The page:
Ellen West Review
Opera Saratoga artistic and general director Lawrence Edelson honors the company’s ongoing commitment to contemporary work. July 12 brought the third performance of Ellen West, a world premiere coproduction with Beth Morrison Projects that opened on June 30. A fine, haunting chamber score by the chameleonic Ricky Ian Gordon inscribes with considerable skill a harrowing poem by Frank Bidart about an early known victim of bulimia and her treatment by a contemporary of Freud. The piece has in common with Mozart and Salieri its close relation to a pre-existing literary work, its long framing preface by the baritone (this was a “doctor’s note” Bidart added to his librettic expansion of the poem) and its deployment of just two characters to generate drama. Unlike in the Rimsky or Bartók’s Bluebeard’s Castle, the two singers here (the pseudonymic patient in a Swiss sanatorium, played by Jennifer Zetlan, and her doctor, played by Keith Phares, who also functions as her husband and a narrator) almost never actually interact musically or even spatially, posing challenges that were imaginatively met by Emma Griffin’s fluid direction. Not only body image but gender norms and life’s existential challenges are explored.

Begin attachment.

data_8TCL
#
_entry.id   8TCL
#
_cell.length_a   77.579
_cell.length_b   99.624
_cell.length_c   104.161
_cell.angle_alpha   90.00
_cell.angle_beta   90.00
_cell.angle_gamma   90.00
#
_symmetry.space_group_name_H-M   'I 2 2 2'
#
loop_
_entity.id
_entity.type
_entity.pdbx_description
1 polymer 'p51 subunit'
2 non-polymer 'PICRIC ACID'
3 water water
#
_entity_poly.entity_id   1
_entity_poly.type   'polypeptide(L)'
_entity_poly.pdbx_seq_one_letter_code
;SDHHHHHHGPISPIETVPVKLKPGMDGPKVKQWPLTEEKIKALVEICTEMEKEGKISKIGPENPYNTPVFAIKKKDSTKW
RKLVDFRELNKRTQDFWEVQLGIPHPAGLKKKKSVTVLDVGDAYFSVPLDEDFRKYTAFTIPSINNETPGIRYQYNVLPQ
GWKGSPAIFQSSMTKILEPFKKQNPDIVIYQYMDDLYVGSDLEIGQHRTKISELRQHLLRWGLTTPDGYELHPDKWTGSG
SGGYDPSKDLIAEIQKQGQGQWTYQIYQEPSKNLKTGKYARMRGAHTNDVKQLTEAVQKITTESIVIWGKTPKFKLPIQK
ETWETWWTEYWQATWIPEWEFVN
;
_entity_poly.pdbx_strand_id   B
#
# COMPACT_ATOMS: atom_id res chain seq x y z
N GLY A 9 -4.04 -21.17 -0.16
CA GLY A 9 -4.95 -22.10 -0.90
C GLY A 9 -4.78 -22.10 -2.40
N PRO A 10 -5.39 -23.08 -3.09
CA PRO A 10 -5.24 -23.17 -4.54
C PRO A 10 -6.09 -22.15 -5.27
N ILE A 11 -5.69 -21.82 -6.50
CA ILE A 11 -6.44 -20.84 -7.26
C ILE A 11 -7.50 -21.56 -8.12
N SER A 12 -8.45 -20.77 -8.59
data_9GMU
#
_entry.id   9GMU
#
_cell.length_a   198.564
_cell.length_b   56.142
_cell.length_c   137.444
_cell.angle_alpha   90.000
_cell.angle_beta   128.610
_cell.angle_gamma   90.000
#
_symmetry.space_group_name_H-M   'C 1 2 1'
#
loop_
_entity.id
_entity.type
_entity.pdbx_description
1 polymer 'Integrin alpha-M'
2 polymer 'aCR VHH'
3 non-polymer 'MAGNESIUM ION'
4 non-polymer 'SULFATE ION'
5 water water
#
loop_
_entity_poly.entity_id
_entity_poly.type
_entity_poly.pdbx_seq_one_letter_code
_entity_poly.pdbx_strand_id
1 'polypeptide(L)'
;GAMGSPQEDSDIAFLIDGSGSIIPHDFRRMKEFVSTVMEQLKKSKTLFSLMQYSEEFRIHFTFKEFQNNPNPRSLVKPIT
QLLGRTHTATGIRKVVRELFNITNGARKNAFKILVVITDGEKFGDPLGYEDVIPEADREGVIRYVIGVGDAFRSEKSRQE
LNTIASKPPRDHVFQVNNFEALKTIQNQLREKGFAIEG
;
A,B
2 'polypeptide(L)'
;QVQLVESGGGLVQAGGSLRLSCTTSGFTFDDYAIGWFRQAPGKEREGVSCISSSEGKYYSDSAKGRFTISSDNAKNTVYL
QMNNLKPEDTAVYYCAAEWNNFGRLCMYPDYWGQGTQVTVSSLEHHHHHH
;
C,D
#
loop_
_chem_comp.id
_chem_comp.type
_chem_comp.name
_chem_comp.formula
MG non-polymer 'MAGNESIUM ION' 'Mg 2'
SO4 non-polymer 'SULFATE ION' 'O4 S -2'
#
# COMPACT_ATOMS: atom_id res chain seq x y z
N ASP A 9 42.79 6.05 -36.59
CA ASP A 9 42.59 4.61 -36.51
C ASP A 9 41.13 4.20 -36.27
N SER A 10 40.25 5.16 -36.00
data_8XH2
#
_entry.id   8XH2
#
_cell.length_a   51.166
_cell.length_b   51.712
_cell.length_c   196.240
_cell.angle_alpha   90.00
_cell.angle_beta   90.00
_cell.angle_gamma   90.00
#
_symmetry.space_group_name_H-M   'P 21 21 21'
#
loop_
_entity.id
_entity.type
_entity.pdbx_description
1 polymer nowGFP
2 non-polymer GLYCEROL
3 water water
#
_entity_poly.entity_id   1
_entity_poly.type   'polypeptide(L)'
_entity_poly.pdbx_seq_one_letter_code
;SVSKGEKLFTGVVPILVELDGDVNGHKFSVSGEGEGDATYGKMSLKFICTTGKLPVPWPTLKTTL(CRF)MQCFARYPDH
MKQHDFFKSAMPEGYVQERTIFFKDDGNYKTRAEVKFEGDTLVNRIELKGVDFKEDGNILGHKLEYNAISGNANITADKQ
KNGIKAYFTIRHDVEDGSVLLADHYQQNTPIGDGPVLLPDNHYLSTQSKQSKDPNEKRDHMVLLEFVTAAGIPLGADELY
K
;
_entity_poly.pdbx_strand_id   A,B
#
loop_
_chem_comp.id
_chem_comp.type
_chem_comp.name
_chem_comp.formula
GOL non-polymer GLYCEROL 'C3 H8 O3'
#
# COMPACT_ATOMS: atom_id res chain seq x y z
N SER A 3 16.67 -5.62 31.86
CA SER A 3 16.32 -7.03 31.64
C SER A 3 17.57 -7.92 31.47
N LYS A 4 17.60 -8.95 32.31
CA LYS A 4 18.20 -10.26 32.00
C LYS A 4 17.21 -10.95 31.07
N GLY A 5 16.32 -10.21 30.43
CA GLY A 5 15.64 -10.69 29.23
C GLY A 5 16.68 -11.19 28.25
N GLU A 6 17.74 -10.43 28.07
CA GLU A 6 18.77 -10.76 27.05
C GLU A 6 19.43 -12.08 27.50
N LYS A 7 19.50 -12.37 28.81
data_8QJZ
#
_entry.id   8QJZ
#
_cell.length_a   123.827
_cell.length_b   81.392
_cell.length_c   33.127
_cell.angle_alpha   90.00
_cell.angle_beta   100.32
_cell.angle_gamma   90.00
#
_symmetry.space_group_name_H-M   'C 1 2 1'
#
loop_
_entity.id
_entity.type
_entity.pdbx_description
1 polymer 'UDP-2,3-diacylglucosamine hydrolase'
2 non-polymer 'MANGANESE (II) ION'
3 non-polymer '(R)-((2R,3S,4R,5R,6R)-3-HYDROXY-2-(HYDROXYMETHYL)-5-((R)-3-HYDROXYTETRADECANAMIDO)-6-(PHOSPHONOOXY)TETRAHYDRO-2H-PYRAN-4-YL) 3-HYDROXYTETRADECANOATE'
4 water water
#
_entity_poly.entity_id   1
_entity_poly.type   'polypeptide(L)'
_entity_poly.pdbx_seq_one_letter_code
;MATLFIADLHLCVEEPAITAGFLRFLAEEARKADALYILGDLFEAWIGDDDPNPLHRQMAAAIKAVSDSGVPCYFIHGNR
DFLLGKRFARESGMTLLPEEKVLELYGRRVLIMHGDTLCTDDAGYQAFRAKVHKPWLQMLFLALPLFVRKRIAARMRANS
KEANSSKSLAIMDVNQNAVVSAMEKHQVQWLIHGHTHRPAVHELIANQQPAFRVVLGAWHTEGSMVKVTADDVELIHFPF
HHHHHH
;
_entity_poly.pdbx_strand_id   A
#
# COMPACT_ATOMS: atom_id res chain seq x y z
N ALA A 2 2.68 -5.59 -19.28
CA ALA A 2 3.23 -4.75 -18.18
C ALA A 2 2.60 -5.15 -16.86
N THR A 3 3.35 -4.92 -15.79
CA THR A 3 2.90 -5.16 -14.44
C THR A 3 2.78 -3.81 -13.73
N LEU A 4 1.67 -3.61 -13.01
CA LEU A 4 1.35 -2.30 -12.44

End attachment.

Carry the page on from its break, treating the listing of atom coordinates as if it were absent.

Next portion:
Zetlan and Phares offered telling portraits notable for scrupulous emotional detail and exemplary vivid diction. Zetlan’s soprano ideally blended girlish vulnerability with expressive bite, while Phares’s mellifluous baritone sounded rock-solid even in his flights into head voice. Lidiya Yankovskaya firmly (and with monitor-facilitated balance with the stage) led a violin-dominated chamber orchestra. The score’s sections proceed in “beats” sometimes punctuated by lighting cues, along with chimes sounded by Ellen or the Orderlies, played by two balletically gifted Young Artists, Penelope Kendros and Nicholas Martorano, who were added by Griffin as witnesses/enactors/embodiments of Ellen. One tricky if fascinating section of Bidart’s poem—obviously ahistorical in relation to the actual “Ellen West”—has her discussing Maria Callas’s trajectory with weight issues and career. This was the only scene staged with patient and doctor in a face-to-face. Here Gordon, who earlier refers almost imperceptibly to the Guillaume Tell overture’s Ranz des vaches in introducing the Helvetian setting, quotes too repeatedly from “Casta Diva” and Tosca. These allusions might furnish “entry hooks” for audiences less receptive to contemporary scores, but such sampling of established, iconic masterworks is dangerous turf. Less would achieve more. An epilogue or final “beat,” in which the soprano and baritone voices finally resound and curl together in harmony, introduces rapturous text ( “Earth, O fecund thou”) from another Bidart poem, “Hymn,” providing a memorable ending to a challenging but rewarding work, with its own musicodramatic tinta.